Fantasy mailbag: Harris misses top Super Bowl RBs

How did Kurt Warner (Super Bowl XXXIV) not make your list of the top fantasy performances in a Super Bowl? What about Franco Harris (Super Bowl XIV)? I love the concept, I just think you missed the mark on these two players! -- J. Graham, Grand Forks, N.D.

Michael Fabiano: Warner did have a tremendous stat line against Tennessee, as he threw for a Super Bowl record 414 yards and two touchdowns in a 23-16 win. However, his numbers add up to 28 fantasy points. The 10th-best quarterback performance (Jake Delhomme, Super Bowl XXXVIII; Brett Favre, Super Bowl XXXI; Phil Simms, Super Bowl XXI) all scored 30 points, so Warner missed the mark. The same held true for Harris, who totaled 112 all-purpose yards and two touchdowns in Pittsburgh's 31-19 win over the Los Angeles Rams. Those numbers equate to 22 points, which was one point short of our 10th-best running back performance from John Riggins, who scored 23 points in Super Bowl XVII.

I will retain LaDainian Tomlinson for the 2008 season, but I'm not sure whether I should also keep Reggie Bush. Is he still worth a high draft pick? Should I retain him? -- R. Latshaw, Cypress, Calif.

M.F.: Unless you're in a league that rewards points for receptions, Bush has been a bit of a disappointment in his first two NFL seasons. He did have some nice stat lines as the featured back after Deuce McAllister injured his knee, but Bush injured HIS knee and missed the Saints final four games. The decision on Bush depends on your league's points system and what other player options are available to retain, but he'll be kept in most cases based on his long-term statistical potential.

It might be better to first see what New Orleans does with McAllister, who continues to recover from his second reconstructive knee procedure in three years. Saints general manager Mickey Loomis hasn't made a decision on the back's future, as he's due a $1 million roster bonus in March, but chances are McAllister will return to the team in 2008.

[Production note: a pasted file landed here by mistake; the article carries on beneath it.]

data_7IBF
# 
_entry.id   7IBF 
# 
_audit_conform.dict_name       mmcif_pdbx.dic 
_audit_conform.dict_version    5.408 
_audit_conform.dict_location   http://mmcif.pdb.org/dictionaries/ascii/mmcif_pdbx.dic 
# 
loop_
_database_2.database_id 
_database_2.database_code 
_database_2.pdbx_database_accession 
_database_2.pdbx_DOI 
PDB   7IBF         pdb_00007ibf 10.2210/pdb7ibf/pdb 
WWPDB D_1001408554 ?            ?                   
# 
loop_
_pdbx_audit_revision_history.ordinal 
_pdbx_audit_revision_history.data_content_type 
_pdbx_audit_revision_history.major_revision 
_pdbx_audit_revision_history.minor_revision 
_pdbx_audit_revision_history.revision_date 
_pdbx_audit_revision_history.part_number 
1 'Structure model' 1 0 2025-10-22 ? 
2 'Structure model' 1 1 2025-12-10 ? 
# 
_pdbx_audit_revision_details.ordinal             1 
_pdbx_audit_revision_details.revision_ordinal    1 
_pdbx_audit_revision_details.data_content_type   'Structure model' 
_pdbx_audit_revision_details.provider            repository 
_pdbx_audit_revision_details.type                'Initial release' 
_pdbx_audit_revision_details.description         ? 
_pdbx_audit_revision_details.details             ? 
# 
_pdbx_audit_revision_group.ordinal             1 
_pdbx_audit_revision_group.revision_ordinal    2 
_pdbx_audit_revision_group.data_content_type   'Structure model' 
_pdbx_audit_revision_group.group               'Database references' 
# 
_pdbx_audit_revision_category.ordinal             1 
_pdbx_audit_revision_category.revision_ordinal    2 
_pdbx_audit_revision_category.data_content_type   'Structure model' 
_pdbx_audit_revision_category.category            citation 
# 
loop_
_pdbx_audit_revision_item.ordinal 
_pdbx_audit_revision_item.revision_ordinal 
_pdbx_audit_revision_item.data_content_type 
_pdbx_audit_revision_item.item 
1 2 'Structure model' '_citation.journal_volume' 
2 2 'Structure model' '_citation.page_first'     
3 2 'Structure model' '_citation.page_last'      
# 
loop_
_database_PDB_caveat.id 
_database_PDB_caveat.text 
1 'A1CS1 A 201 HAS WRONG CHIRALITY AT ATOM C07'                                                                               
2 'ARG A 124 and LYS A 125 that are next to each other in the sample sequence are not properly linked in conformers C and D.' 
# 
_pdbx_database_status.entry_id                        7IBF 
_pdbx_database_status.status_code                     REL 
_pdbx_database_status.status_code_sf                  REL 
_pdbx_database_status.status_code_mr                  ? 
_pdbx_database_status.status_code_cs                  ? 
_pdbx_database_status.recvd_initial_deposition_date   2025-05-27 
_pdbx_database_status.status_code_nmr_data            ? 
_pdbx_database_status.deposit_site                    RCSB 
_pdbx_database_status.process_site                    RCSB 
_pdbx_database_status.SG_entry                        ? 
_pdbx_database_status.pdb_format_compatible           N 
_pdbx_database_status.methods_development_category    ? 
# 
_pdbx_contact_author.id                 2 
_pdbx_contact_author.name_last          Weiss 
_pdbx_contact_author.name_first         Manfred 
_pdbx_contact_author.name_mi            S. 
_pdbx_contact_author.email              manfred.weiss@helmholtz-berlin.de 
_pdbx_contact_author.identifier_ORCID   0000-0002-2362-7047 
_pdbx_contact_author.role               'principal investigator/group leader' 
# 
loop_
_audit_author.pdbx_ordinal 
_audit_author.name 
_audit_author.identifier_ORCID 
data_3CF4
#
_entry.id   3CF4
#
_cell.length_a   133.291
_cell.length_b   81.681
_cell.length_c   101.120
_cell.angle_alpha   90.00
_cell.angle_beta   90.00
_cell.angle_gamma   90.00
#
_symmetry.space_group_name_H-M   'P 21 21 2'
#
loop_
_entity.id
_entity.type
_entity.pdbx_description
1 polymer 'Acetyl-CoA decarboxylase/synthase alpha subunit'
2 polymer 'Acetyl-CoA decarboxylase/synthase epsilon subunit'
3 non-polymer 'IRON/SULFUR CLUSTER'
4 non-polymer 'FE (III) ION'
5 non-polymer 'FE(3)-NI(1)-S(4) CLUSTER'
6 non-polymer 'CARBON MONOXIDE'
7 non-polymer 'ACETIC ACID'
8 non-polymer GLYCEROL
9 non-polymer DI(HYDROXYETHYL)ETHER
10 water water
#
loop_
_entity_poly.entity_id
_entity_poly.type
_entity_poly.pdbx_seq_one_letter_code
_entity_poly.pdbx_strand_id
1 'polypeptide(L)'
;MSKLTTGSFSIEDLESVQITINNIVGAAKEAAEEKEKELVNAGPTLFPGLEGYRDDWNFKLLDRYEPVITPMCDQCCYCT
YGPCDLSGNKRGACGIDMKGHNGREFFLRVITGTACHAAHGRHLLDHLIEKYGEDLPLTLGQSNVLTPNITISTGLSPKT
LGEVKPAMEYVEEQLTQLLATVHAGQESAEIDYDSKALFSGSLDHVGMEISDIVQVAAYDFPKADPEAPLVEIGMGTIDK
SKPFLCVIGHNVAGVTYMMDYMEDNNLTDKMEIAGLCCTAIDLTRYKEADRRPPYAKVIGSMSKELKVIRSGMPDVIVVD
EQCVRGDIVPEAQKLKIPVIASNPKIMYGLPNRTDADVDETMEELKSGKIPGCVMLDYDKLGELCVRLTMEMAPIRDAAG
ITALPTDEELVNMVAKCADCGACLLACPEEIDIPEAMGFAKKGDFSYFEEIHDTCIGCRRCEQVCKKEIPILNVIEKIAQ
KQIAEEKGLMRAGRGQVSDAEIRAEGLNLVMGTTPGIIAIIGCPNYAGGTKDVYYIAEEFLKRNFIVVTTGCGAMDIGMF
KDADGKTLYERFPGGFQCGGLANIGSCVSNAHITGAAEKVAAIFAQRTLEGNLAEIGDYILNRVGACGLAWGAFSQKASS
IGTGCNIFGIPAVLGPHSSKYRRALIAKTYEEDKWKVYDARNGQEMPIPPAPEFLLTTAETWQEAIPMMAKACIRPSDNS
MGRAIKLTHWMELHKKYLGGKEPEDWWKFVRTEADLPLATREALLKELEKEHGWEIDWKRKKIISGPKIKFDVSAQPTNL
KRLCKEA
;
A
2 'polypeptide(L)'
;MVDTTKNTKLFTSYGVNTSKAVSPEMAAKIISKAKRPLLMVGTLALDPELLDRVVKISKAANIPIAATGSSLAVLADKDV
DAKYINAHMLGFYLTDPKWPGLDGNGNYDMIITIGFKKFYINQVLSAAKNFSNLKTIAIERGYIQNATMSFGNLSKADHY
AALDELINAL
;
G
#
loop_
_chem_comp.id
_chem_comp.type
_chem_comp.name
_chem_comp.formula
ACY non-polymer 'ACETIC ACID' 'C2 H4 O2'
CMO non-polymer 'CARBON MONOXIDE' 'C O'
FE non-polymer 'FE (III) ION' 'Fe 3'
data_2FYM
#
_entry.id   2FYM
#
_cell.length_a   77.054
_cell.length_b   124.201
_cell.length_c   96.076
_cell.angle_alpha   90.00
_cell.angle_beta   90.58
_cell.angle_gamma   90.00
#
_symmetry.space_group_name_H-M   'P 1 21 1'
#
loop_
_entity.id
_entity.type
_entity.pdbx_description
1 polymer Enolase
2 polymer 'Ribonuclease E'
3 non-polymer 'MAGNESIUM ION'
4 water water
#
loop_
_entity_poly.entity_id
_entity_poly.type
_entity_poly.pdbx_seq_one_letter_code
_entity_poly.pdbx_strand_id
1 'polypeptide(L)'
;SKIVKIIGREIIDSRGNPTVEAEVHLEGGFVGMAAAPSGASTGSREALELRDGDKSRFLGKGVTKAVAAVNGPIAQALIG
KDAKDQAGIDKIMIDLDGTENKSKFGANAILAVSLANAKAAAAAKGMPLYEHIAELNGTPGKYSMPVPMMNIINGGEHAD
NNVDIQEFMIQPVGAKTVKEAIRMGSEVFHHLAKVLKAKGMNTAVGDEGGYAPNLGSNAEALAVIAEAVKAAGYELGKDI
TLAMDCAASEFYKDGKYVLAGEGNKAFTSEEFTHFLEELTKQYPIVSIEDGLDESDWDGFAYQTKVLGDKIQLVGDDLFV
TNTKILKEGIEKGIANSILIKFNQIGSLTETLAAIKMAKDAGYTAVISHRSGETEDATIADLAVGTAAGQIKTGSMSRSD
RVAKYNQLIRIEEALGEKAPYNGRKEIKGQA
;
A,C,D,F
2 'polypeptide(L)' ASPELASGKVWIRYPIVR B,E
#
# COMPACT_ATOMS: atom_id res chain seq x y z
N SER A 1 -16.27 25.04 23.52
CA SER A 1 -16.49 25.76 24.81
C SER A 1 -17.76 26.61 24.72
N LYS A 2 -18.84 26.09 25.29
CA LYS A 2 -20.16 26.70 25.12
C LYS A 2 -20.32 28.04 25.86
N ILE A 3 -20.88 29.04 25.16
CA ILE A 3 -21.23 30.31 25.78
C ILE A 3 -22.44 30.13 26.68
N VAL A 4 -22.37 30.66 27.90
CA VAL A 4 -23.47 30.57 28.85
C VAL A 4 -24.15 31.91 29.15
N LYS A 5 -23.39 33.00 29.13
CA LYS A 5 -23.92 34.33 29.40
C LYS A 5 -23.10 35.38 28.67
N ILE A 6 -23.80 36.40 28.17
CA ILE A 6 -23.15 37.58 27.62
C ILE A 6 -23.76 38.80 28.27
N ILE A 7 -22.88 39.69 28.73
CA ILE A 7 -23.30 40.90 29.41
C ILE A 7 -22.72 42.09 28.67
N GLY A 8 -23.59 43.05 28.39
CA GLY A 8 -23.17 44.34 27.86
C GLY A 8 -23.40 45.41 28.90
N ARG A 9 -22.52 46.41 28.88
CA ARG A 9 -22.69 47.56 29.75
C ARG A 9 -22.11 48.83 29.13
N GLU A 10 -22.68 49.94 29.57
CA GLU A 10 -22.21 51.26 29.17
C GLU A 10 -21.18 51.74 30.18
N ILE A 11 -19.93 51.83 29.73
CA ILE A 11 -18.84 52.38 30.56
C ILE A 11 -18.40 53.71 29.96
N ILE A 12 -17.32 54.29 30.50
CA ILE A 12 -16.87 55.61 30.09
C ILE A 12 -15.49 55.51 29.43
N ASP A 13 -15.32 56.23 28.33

What is the keeper value of Selvin Young for the 2008 season? Due to the success of Denver backs in the past, should I retain him ahead of Maurice Jones-Drew? -- H. Denton, Washington, D.C.

M.F.: Young has seen an increase in his seasonal and keeper value, but I'm not sure he'll be a true featured back in Denver. Head coach Mike Shanahan doesn't feel that Young can be an everydown runner, and reports now indicate that the Broncos would like to retain the services of Travis Henry. The veteran back told the Denver Post that he wants to "make it right" with the Broncos after a tumultuous 2007 season, so he could become that bruiser out of the backfield to complement Young in what would no doubt be a committee. Should that scenario come to fruition, it would hurt Young's value across the board. Regardless, I'd still retain Jones-Drew ahead of Young in all keeper leagues.

What is the status of Jamal Lewis with Cleveland? If he does remain with the team next season, can he duplicate his 2007 success? I have to retain either Lewis or Edgerrin James. Thanks! -- D. Herrin, Reno, Nev.

M.F.:Browns general manager Phil Savage predicted in the Canton Repository that the team would retain Lewis, who rushed for over 1,300 yards and scored 11 total touchdowns in 2007. The veteran back flourished behind an improved offensive line in what was a contract year, but he does turn 29 this summer and could be hard pressed to reach the same level of statistical success. Still, I'd prefer Lewis over James. The Arizona runner will turn the dreaded 30 this summer, and reports indicate the Cardinals could add a power back to pair with James in a backfield committee. Those little factoids make James a prime bust candidate and less attractive than Lewis, who should be a Brown in 2008.

I'm not convinced that Tom Brady should be the No. 1 overall selection in 2008 drafts. What sort of numbers do you predict for him? How far will he fall if Randy Moss leaves as a free agent? -- M. Edwards, Brooklyn, N.Y.

M.F.: I have always told fantasy footballers to beware the magical season, as a player's numbers are certain to fall. That has been the case with Peyton Manning, Shaun Alexander and LaDainian Tomlinson in recent seasons, and I think the same will be true of the Stetson man. Brady should reach the 4,000-yard passing mark and record 30-35 total touchdowns, but to expect him to produce 52 scores again isn't realistic. Because of the rise of backfield committees, however, I can still see him as the No. 1 overall selection based on the fact that he's a lock to produce due to his own skills and the talent around him. In fact, I'd bet that he'll be one of three players to be drafted first overall along with Tomlinson and Minnesota's Adrian Peterson. Should Brady lose Moss, I'd rank him below Peyton Manning and Tony Romo but ahead of Drew Brees at the quarterback position.